But when you get tomatoes, it’s totally worth it – in addition to a half dozen variety of regular red tomatoes and four cherries, we had a solid planting of Cherokee Purple, Paul Robeson, Pink and Yellow Brandywine and Amish Paste heirlooms that New York’s tomato connoisseurs gobbled up each market. Keith also sells a low-acid yellow tomato called a Taxi that sort of stinks flavor-wise, but people looking for low-acid tomatoes adore, and we were regularly the only stand picking green tomatoes to sell at market, which were overall very well received.

Though folks are sort of over tomatoes now with our rapid descent into fall, tomato season was still something to behold. I am relieved that it is winding down – some harvest days were extended full hours because there were so many tomatoes to pick – but seeing a truck filled to the brim with such vibrant colors is really a sight to behold.

But our silver lining is our greens. Our kale, mustard greens, broccoli, cabbage and other fall treats look pretty amazing right now. Our chard is spotty from Cercospora leaf spot, which apparently travels on quick weed (which we have in abundance on this farm), but we’ve cut off the diseased leaves and the chard we took to market went over well. We are still struggling to hussle our Mizuna at the stand – which is insane to me, because I could eat Mizuna bunches all day – our Asian greens kick butt, and this one is long and stringy with a mild mustard flavor when you sauté it.

But what are you going to do? As people experiment more with their fall greens, they’ll come around on Mizuna, I’m sure. We also took giant Tatsoi heads to market, which look totally cool. Being down a camera has been a huge drag for the blog, but I’m going to invest in one this weekend so you readers can see the amazing produce we are growing right now. Our fields of kale and broccoli are incredibly to see. And they are fortified behind the Great Wall of Keith’s Farm, so they should be relatively safe from pests.

Our winter squash is also looking incredible. We have huge butternut and acorn ripening in the field, our Delicata looks scrumptious and our Jack-Be-Little pumpkins and cooking pumpkins already make it feel like Halloween up in 09. We took some to market yesterday and some came back, but once it gets a little colder it will allegedly fly off the shelves.

As far as market, Wednesdays have been clipping along nicely. Yesterday it rained heavily twice and the threat of rain made for a slow morning, but after the sun came up business picked up considerably. Not our best day, but still fairly decent. Apparently now that it’s after Labor Day business will fly through the roof because folks have officially returned to the city for work. It’s cool to think of being even busier than we have been, and I’m looking forward to the challenge.

On the personal business end of things, our tomatillos and husk cherries are giving us only small returns at each market, but it’s still fun to have something of our own to take. And the fields of black dirt where Keith started set onions in the spring have given way to two bands of broccoli raab that our coming on nicely. We’ll make good money off those if the field doesn’t flood and if deer don’t eat them – people at market have been clamoring for it since we ran out.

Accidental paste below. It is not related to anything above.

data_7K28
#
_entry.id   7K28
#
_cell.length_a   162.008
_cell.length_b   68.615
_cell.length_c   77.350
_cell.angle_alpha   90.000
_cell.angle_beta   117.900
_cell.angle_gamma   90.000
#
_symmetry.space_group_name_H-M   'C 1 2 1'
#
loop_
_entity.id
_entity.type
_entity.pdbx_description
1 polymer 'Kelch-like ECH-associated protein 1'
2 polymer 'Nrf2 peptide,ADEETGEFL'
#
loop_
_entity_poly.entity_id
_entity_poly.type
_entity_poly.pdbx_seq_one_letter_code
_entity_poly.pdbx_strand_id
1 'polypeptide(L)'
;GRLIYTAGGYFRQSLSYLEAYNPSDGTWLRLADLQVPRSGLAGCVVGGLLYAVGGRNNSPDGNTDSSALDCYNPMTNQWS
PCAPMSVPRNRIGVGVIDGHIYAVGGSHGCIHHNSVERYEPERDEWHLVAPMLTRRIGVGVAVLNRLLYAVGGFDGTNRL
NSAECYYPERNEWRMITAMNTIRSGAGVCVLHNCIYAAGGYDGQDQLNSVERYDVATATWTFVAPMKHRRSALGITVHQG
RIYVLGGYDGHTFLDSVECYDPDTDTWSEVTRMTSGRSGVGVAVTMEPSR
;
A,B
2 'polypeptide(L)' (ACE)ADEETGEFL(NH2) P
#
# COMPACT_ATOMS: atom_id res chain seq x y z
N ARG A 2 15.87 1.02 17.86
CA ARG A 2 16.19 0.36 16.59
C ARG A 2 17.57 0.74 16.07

I was too tired for a few weeks to be excited about Wagner Farmstead, but after a day of Wagner picnicking because Jess was home from California this past weekend, I’m totally amped again. We talked to my family about farming all day, and Melissa’s boyfriend Anthony has offered a lot of advice and potential aid that has me feeling excited that we could actually pull this off. I’m going home this weekend to measure my starter field so I can officially start working on a crop plan and field map for the spring. I’m staying on here at Keith’s until the last market before Christmas, and then I’ll be ready and eager to start setting things up for my farm ahead. I can’t wait.

Like I said, I don’t really have any pictures to include of the farm at the moment, but my good friends Lauren and Kevin invited me up to their apartment at Yale a couple weekends back, and I brought them some seconds from market that they turned into a real feast. So here is a before and after shot of that.

A beautiful spread for a beautiful couple.

Fork-crushed blue potatoes, shirazi salad, salmon and a medley of deliciousness. Lauren is an amazing cook.

Lavender cake!

Also, Flavia and Keith had us over for dinner before Parker left to return to Bard for school, and Flavia bought us each a handcrafted hat from a novelty shop in town. Keith adores these hats and always has one on at work, and it was really sweet and thoughtful farm gift for us. I love mine so much that I went to the store and bought one for Jess (who, fashionista that she is, was less receptive). But here’s a few goofy picture of us in our hats Flavia sent around.

Clearly, we are all business.

With the lady of the house!

What were we talking about? No one can remember, but it sure looked serious.

And now, duty calls. But stay tuned. I’ve vowed to start writing more again with my renewed confidence and energy. And the forthcoming photos will be well worth it.

-Farmer Liz